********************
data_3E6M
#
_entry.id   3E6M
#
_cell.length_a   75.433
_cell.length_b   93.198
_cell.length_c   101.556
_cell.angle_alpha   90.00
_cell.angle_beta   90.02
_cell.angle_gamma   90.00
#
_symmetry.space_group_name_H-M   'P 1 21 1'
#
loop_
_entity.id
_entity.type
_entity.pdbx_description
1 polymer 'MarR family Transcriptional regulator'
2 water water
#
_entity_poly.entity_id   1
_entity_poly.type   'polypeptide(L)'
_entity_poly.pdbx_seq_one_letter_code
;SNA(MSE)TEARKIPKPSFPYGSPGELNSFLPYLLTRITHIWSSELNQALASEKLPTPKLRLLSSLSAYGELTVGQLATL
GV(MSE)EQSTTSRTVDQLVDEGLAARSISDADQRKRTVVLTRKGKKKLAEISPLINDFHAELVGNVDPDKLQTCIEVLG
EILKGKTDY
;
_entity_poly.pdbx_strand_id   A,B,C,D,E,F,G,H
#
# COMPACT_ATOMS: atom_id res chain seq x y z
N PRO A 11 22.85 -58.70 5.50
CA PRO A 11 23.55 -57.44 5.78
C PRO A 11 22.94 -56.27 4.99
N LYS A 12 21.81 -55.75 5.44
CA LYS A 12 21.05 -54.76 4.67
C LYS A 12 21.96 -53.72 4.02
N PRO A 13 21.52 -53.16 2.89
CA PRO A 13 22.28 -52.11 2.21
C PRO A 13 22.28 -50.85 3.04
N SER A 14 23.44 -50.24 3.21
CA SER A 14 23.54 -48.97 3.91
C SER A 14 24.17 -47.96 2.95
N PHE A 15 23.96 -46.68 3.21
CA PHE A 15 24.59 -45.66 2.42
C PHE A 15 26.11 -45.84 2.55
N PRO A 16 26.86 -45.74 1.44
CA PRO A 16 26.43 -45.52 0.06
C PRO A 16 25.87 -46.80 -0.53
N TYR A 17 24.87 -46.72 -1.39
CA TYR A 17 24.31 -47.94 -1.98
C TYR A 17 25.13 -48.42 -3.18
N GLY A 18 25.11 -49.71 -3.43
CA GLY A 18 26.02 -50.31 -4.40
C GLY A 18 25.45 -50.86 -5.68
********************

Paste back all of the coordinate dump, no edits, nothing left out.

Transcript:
data_3E6M
#
_entry.id   3E6M
#
_cell.length_a   75.433
_cell.length_b   93.198
_cell.length_c   101.556
_cell.angle_alpha   90.00
_cell.angle_beta   90.02
_cell.angle_gamma   90.00
#
_symmetry.space_group_name_H-M   'P 1 21 1'
#
loop_
_entity.id
_entity.type
_entity.pdbx_description
1 polymer 'MarR family Transcriptional regulator'
2 water water
#
_entity_poly.entity_id   1
_entity_poly.type   'polypeptide(L)'
_entity_poly.pdbx_seq_one_letter_code
;SNA(MSE)TEARKIPKPSFPYGSPGELNSFLPYLLTRITHIWSSELNQALASEKLPTPKLRLLSSLSAYGELTVGQLATL
GV(MSE)EQSTTSRTVDQLVDEGLAARSISDADQRKRTVVLTRKGKKKLAEISPLINDFHAELVGNVDPDKLQTCIEVLG
EILKGKTDY
;
_entity_poly.pdbx_strand_id   A,B,C,D,E,F,G,H
#
# COMPACT_ATOMS: atom_id res chain seq x y z
N PRO A 11 22.85 -58.70 5.50
CA PRO A 11 23.55 -57.44 5.78
C PRO A 11 22.94 -56.27 4.99
N LYS A 12 21.81 -55.75 5.44
CA LYS A 12 21.05 -54.76 4.67
C LYS A 12 21.96 -53.72 4.02
N PRO A 13 21.52 -53.16 2.89
CA PRO A 13 22.28 -52.11 2.21
C PRO A 13 22.28 -50.85 3.04
N SER A 14 23.44 -50.24 3.21
CA SER A 14 23.54 -48.97 3.91
C SER A 14 24.17 -47.96 2.95
N PHE A 15 23.96 -46.68 3.21
CA PHE A 15 24.59 -45.66 2.42
C PHE A 15 26.11 -45.84 2.55
N PRO A 16 26.86 -45.74 1.44
CA PRO A 16 26.43 -45.52 0.06
C PRO A 16 25.87 -46.80 -0.53
N TYR A 17 24.87 -46.72 -1.39
CA TYR A 17 24.31 -47.94 -1.98
C TYR A 17 25.13 -48.42 -3.18
N GLY A 18 25.11 -49.71 -3.43
CA GLY A 18 26.02 -50.31 -4.40
C GLY A 18 25.45 -50.86 -5.68